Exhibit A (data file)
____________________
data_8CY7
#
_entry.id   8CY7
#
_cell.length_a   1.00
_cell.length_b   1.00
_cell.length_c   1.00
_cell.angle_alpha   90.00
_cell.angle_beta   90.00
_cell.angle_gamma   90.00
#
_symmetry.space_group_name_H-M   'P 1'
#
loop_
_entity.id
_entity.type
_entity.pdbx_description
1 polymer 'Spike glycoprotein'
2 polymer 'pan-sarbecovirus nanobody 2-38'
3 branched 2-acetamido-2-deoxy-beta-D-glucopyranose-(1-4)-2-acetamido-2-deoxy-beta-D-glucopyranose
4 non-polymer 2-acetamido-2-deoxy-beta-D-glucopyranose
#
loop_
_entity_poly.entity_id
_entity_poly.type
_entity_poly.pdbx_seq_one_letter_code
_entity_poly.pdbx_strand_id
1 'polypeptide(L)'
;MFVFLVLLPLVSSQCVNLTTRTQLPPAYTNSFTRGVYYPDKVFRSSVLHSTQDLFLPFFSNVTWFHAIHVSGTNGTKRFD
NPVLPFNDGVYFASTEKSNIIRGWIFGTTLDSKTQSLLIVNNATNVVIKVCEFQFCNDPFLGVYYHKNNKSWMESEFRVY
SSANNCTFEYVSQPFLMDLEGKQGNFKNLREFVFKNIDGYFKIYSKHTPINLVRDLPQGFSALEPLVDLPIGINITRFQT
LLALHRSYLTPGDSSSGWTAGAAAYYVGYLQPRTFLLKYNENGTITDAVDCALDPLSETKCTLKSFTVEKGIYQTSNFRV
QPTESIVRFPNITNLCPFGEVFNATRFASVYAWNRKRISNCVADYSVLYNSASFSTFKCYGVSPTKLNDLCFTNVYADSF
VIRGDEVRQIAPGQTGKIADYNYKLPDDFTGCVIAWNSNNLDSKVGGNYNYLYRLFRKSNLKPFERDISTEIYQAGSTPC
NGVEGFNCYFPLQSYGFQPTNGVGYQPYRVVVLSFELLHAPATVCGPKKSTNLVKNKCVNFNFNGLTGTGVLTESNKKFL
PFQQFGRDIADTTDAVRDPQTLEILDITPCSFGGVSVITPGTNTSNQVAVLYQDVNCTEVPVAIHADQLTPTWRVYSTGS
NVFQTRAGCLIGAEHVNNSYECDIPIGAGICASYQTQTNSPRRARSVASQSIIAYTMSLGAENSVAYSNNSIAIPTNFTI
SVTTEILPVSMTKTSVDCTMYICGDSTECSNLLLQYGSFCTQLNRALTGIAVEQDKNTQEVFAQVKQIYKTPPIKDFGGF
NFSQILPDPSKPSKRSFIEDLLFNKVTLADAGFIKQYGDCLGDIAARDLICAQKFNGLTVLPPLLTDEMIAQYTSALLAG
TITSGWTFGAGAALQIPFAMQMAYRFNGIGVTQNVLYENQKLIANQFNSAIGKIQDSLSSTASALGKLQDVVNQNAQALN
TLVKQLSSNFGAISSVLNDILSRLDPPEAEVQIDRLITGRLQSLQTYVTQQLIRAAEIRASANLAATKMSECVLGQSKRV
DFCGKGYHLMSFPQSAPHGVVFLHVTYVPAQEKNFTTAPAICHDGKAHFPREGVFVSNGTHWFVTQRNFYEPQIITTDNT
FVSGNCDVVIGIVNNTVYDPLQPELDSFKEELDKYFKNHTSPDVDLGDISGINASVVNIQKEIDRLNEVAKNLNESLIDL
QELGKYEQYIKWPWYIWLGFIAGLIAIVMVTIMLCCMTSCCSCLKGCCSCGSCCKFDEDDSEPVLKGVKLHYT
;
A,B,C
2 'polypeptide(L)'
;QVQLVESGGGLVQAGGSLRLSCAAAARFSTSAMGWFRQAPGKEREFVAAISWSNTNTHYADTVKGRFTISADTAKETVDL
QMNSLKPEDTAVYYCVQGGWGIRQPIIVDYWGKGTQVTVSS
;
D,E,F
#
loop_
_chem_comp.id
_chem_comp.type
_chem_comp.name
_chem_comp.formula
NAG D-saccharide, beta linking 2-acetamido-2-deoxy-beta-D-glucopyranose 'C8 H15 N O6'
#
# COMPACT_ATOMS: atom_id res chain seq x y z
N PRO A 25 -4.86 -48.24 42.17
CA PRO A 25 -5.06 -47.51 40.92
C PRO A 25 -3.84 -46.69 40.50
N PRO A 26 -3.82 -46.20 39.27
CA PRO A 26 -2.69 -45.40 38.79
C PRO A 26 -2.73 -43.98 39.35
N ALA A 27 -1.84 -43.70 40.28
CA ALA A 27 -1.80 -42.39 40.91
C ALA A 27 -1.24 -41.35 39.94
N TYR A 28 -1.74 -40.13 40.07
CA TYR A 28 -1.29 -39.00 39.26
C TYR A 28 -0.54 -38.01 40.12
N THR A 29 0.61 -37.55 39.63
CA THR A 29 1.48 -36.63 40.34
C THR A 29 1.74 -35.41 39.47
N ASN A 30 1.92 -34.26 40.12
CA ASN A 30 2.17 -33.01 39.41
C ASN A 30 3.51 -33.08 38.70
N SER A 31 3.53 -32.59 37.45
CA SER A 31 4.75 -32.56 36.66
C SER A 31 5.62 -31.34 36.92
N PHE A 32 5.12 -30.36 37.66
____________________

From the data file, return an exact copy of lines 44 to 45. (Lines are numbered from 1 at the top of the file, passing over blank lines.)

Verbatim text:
QELGKYEQYIKWPWYIWLGFIAGLIAIVMVTIMLCCMTSCCSCLKGCCSCGSCCKFDEDDSEPVLKGVKLHYT
;